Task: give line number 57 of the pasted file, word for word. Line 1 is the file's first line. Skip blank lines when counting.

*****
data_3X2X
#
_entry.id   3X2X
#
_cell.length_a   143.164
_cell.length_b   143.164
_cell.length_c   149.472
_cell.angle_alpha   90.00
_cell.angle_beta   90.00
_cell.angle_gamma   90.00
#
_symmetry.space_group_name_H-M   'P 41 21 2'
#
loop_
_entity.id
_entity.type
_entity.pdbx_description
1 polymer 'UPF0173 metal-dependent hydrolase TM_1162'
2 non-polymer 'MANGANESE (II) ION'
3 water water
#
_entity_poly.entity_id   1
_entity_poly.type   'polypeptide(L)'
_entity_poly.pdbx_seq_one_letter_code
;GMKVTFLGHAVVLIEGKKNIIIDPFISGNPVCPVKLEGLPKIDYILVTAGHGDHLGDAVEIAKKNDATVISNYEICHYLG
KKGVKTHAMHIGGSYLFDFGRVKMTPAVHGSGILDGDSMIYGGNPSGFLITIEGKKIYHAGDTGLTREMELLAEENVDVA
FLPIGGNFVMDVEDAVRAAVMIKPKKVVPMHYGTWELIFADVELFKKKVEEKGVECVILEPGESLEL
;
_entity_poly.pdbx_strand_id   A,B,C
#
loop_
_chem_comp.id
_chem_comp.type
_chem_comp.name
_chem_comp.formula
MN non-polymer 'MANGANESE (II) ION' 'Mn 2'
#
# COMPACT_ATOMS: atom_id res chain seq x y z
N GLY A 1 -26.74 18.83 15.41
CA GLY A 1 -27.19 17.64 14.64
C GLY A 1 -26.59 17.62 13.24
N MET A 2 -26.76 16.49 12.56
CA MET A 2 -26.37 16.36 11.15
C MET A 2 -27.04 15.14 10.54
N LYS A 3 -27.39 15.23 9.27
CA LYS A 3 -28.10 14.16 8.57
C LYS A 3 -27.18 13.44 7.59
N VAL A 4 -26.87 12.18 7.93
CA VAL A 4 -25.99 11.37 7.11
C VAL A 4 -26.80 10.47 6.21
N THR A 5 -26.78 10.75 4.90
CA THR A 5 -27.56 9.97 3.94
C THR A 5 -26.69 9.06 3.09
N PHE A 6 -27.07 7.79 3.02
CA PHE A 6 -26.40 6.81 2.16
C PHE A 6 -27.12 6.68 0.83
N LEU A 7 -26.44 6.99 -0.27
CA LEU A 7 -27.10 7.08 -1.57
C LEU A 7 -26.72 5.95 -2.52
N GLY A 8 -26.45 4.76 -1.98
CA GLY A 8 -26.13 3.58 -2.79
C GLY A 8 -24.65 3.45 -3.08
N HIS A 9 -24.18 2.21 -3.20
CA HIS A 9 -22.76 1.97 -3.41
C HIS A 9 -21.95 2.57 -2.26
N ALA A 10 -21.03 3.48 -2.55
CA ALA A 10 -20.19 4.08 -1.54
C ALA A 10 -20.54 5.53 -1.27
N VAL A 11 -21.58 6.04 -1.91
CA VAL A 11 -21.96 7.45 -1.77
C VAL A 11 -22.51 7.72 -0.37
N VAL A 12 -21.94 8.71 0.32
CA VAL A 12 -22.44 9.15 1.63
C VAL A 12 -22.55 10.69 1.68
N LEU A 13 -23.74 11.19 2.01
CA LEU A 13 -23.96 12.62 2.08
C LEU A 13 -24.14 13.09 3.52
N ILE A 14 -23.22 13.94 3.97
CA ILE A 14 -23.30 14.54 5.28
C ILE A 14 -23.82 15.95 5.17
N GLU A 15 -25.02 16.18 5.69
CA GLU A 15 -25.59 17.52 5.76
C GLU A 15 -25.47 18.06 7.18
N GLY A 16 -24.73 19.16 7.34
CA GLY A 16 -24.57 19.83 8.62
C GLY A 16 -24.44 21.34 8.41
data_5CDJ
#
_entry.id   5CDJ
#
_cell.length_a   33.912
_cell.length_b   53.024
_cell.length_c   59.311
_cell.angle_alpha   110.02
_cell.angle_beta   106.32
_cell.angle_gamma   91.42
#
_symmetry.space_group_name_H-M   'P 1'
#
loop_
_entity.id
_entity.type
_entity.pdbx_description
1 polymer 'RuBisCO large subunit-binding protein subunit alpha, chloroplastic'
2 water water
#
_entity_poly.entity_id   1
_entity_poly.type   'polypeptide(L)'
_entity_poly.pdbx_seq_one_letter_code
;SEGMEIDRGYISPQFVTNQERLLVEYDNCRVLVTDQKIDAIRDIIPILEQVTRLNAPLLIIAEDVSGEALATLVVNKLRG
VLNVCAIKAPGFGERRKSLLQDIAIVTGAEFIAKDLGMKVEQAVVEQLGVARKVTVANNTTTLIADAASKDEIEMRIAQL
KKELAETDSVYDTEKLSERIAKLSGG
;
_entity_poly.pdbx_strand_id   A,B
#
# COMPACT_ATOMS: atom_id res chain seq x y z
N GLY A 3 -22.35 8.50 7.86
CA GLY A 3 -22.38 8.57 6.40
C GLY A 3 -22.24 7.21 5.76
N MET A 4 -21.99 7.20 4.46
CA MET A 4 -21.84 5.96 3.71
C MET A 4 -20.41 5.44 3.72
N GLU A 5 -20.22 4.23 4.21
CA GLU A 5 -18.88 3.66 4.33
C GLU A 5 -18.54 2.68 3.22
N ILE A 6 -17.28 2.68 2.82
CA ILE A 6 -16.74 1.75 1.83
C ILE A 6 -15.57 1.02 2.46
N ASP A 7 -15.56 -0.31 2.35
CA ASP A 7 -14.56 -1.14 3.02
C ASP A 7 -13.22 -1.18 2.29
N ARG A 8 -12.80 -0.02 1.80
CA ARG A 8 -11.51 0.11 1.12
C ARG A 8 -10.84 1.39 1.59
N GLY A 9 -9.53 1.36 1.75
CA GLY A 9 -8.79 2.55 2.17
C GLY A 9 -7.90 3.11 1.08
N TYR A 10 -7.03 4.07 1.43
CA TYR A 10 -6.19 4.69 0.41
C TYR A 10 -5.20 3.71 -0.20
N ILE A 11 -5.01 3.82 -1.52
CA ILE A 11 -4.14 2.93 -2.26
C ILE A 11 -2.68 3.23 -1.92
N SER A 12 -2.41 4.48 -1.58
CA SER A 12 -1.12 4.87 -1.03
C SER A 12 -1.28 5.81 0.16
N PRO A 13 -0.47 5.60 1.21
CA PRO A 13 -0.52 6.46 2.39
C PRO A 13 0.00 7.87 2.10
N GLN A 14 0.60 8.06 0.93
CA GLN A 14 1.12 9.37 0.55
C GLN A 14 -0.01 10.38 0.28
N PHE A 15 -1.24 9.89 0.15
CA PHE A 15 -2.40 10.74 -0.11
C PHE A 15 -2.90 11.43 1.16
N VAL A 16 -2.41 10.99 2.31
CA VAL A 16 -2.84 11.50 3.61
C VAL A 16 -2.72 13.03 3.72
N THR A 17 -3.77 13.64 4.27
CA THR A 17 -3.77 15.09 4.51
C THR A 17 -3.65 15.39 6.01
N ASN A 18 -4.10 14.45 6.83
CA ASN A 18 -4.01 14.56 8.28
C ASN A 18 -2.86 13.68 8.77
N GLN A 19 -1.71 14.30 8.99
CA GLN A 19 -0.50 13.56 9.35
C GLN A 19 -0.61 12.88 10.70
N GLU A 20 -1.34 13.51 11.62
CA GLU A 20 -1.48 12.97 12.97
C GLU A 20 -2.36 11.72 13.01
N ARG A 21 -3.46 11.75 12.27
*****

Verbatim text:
N LEU A 7 -26.44 6.99 -0.27